Families, schools and businesses will face more disruption today as snow causes transport chaos and power outages.
“There is some way to go here before it is all over,” MetService chief forecaster Peter Kreft said, advising that the strong, bitterly cold southerly flow was not expected to ease until Thursday.
“The maximum temperature is creeping up about a degree per day between the end of the day until the end of the week.” Unlike the last Antarctic blast that brought snow to much of the country on July 25, this event would not be over quickly, he warned.
Forecasters were keeping an eye on a large patch of snow clouds spinning around the storm system east of the South Island that was expected to push back on to Canterbury this morning.
The storm is leaving in its wake communities cut off by hazardous roads, stranded travellers, businesses facing staff absences, and parents forced to stay at home with their children because of school closures.
Many state highways around New Zealand are this morning closed, including the Desert Road and Rimutaka Hill road in the North Island and the Lewis Pass and Arthurs Pass in the South Island.
For a list of closed roads, airports, schools and hospitals click here.” href=”http://www.stuff.co.nz/national/5449752/Snow-What-You-Need-To-Know” target=”_blank”>> For a list of closed roads, airports, schools and hospitals click here.
Police have warned of treacherous driving conditions as the snow that blanketed New Zealand yesterday will turn to ice.
Flight disruptions continue, with Christchurch and Queenstown airports closed this morning, and two early flights out of Dunedin airport cancelled.
Power is out to 420 homes in Upper Hutt. About 2000 homes in South Taranaki, Whanganui, Manawatu and Wairarapa were without power last night. About 1000 of the homes were expected to have electricity restored by last night. Some houses are without power this morning in Lincoln, Dunsandel and Rakaia, Canterbury.
Residents in the lower North Island are being warned that more power cuts are expected today.
The Education Ministry said many schools and early childhood centres closed yesterday because of the snow, and it was up to individual schools to decide whether to open today.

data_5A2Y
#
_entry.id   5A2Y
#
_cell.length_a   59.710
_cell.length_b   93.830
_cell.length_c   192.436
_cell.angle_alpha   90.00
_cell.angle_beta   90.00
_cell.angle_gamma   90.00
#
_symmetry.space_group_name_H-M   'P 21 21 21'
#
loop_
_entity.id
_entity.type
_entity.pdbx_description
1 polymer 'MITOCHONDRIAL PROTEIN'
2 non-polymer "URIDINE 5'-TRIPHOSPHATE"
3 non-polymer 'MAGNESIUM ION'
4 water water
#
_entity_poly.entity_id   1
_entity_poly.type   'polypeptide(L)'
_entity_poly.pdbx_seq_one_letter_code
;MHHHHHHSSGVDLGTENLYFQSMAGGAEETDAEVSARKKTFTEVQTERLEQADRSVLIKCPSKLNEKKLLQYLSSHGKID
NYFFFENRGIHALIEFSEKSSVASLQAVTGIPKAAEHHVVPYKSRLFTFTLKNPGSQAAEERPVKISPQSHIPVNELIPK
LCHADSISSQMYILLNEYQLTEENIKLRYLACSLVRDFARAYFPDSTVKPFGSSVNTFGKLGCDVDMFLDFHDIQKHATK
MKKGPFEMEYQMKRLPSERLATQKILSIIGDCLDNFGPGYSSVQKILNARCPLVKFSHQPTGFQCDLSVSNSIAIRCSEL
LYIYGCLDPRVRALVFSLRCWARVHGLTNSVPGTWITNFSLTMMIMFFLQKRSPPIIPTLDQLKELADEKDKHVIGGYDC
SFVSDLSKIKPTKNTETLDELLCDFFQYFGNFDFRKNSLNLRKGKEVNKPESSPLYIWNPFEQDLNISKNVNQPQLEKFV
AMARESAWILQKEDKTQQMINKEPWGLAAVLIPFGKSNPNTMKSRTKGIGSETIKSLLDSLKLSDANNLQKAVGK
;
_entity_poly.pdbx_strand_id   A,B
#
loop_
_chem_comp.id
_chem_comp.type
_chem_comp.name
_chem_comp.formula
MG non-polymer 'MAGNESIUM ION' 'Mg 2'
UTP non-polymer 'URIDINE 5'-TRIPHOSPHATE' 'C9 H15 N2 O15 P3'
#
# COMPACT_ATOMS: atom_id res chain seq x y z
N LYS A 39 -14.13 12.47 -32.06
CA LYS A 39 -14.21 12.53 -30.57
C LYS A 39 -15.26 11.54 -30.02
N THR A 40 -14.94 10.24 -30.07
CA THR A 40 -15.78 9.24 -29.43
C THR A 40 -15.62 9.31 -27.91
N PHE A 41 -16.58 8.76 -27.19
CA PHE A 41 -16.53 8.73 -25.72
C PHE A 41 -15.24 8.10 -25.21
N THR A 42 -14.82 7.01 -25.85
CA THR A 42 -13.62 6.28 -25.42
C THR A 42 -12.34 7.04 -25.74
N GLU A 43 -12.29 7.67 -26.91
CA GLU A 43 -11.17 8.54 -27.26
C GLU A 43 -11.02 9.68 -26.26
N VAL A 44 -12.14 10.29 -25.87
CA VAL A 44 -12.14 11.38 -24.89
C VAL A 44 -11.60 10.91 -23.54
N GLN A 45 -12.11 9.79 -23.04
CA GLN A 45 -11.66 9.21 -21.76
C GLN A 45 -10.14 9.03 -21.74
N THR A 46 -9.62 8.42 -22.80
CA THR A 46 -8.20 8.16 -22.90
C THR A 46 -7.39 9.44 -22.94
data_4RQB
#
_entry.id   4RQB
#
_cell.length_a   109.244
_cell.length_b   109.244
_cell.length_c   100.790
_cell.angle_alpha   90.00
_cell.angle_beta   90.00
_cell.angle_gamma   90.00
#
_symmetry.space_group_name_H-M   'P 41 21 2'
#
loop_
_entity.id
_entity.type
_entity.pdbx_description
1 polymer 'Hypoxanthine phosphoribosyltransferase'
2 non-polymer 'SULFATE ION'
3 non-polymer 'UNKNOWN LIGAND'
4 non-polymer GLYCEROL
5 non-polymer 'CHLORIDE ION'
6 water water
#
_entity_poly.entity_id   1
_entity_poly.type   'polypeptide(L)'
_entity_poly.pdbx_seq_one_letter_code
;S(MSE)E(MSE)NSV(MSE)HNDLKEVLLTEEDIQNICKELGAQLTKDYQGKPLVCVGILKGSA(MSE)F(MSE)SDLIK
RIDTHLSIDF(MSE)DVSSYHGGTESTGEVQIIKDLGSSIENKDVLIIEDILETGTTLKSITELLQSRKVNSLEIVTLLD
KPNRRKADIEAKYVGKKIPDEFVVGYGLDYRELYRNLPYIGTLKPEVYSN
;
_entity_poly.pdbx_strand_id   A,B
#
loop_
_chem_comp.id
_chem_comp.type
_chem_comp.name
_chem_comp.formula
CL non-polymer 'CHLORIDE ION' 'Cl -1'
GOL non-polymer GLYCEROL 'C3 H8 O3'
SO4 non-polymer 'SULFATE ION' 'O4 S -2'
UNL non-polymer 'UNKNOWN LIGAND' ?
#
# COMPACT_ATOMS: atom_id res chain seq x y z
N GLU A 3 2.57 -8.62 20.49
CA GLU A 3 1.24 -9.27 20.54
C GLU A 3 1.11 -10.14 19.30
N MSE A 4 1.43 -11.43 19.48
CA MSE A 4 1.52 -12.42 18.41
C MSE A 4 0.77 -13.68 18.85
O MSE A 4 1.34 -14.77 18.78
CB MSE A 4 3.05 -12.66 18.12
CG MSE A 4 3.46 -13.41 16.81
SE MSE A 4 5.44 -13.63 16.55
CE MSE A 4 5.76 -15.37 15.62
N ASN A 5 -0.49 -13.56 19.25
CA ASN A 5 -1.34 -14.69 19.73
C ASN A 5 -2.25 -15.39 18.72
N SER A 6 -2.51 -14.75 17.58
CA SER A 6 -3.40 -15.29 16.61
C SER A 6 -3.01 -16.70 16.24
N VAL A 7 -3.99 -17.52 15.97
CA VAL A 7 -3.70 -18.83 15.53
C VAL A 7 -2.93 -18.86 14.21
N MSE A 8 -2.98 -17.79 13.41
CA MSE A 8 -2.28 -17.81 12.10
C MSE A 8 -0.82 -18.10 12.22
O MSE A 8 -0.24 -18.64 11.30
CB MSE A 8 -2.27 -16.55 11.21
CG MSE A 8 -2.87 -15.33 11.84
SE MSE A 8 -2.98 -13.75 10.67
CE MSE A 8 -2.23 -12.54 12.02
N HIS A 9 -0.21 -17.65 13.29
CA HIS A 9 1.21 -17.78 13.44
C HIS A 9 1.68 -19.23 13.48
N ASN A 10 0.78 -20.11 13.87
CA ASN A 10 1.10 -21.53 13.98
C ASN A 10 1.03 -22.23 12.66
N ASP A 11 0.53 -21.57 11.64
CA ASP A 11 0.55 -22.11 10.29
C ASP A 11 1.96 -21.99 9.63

Snow fell in Auckland yesterday and Wellington streets were turned white for the first time in nearly half a century.
National Institute of Water and Atmospheric Research scientist James Renwick said the last reports of snow settling in downtown Wellington were recorded in 1976, when snow also fell in Auckland. Before that, the last reports were in the 1930s.
Queenstown has been largely cut off from the rest of the country. No flights have left Queenstown Airport since Sunday and all roads into Queenstown and the Wakatipu Basin are either closed or require tire chains.
Queenstown weatherman David Crow, who has been monitoring weather in the resort town since 1962, said he could not recall a more vicious and prolonged snowstorm. “I can’t remember anything as heavy as this in 58 years.”
Yesterday, the warmest temperature was recorded in the Bay of Islands, where the mercury topped 12 degrees Celsius. The lowest daytime temperature was at Lake Rotoiti at St Arnaud, where temperatures fell to -2C.
Wellington Civil Defence manager Rian Van Schalkwyk urged people to stock up on essential supplies and be ready to be stuck inside their homes for a couple of days. “People should prepare for the worst, which means making sure they’re ready in the event that they cannot leave home and may be without electricity and other amenities.”
Loud thunder and lightning strikes hit the Wellington region last night and power tripped out regularly. Wellington Energy spokesman Drew Douglas said the company was “in a heightened level of preparedness”.
Electricity demand soared yesterday, exceeding that of July 25 when a similar Antarctic blast saw much of New Zealand come to a standstill. Demand peaked at 6500 megawatts at 9am on Monday, about 500MW more than for the same day last year.
The storm will also have a widespread impact on New Zealand’s economy with conditions affecting businesses in both town and country.
In Taranaki, 600 dairy farmers will have to dump milk after Fonterra decided snow-covered roads were too dangerous for its tankers yesterday.
Fonterra staff were working with farmers on disposal methods but the company did not know how much milk was involved, a company spokesperson said. Farmers would still be paid.
Wellington Employers’ Chamber of Commerce chief executive Ken Harris said businesses would be counting the cost of the disruptions, and for some it would be a significant expense. “Staff absenteeism is up, and there are higher heating costs. It definitely has an economic impact.”
Monday August 15th, 2011
August 15th, 2011
8 + 15 +2+0+1+1 = 27 =Snow fell in Auckland yesterday and Wellington streets were turned white for the first time in nearly half a century.
27 + 8 (August) = 35 = Warning sign.
35 + 15 (15th of the month on Monday August 15th, 2011) = 50 = Climate change.
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